FriendFeed Needs Trackback

The success of distributed commenting systems such as Disqus, Intense Debate, and most famously, FriendFeed have generated a heated debate over if we should let discussions break out all over the place in small pockets or try to gather them all together in context with the source material so that everyone can benefit from a collective debate.

On the one hand, you have those that encourage everyone to “go with the flow” and let discussions take place inline, wherever convenient. Duncan Riley falls in this camp with his post last week about Blogging 2.0.

On the other, you have those that want to pull the discussion back into context. If it’s a blog post, they would like to see these distributed pools of discussion pulled back together under the original blog post. Fred Wilson falls into this camp with his post today, Leaving the Instigator Out.

fredwilson comment

Call me old school but I’m with Fred on this one. I think it’s possible to have both cookies – keep discussions distributed but at least tie them together so you’re not logging to sites across the web trying to chase down the latest discussion. The solution is to revive the long forgotten Trackback.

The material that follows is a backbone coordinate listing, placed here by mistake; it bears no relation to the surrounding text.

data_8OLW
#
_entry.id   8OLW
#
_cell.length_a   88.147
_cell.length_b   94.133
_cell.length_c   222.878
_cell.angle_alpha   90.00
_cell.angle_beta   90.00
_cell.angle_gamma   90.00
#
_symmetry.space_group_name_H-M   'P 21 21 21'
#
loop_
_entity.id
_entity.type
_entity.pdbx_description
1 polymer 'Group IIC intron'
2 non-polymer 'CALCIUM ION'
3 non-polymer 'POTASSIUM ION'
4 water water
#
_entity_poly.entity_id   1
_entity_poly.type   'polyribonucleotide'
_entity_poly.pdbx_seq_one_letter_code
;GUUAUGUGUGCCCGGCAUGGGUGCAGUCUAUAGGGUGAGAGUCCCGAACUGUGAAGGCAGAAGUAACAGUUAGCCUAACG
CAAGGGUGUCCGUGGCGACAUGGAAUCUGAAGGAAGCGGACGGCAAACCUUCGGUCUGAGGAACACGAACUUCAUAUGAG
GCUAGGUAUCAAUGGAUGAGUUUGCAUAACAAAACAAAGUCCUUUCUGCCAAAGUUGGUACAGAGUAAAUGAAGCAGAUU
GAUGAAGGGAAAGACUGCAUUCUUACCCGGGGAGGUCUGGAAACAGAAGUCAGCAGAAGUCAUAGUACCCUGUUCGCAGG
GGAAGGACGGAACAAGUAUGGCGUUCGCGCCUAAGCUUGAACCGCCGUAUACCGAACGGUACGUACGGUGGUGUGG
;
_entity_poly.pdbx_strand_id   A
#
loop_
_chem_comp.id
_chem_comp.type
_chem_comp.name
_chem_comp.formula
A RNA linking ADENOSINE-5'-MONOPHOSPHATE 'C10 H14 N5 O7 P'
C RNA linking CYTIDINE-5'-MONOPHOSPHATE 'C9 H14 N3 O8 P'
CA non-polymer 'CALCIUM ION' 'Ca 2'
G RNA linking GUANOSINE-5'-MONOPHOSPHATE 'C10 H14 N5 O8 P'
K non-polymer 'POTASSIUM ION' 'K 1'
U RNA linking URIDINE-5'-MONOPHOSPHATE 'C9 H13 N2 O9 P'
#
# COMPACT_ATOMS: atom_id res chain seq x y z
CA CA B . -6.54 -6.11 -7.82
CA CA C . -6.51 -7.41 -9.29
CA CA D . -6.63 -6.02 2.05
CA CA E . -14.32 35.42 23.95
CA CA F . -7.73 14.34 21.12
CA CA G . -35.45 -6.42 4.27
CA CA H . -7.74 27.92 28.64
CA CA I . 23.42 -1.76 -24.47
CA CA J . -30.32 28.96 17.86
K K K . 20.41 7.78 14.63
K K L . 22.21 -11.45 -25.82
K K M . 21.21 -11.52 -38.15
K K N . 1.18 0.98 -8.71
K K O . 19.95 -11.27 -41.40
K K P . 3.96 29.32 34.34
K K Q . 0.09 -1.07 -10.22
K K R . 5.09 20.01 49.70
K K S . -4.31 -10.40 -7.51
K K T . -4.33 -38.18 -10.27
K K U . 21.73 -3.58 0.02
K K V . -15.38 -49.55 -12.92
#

Trackback was developed by the blogging pioneer Six Apart back when blogs expanded beyond a close circle of friends and there was a need for blogs to notify each other when they were expanding on a conversation and moving it to a new venue. The standard practice was that if you wanted to take someone’s idea and expand on it a bit more than would fit comfortably into a comment box, you would post about it on your own blog and trackback to the original post. This would do two things:

  1. send a ping to the original blogger so that he or she would know that you’re expanding on their idea,
  2. add a link in the comments section so that people reading the original post could follow the discussion over to the new blog post

Trackback was a very simple technology but it provided a thread that linked the two posts and brought the readership of both posts together. If you were moving the conversation from one blog to another, sending a trackback ping was the right thing to do, it was common courtesy, an attribution. That link, that attribution, is what has gotten people up in arms. Without this link, both the original blogger and the reader of the original post are cut off from distributed discussions and that just doesn’t seem right or efficient.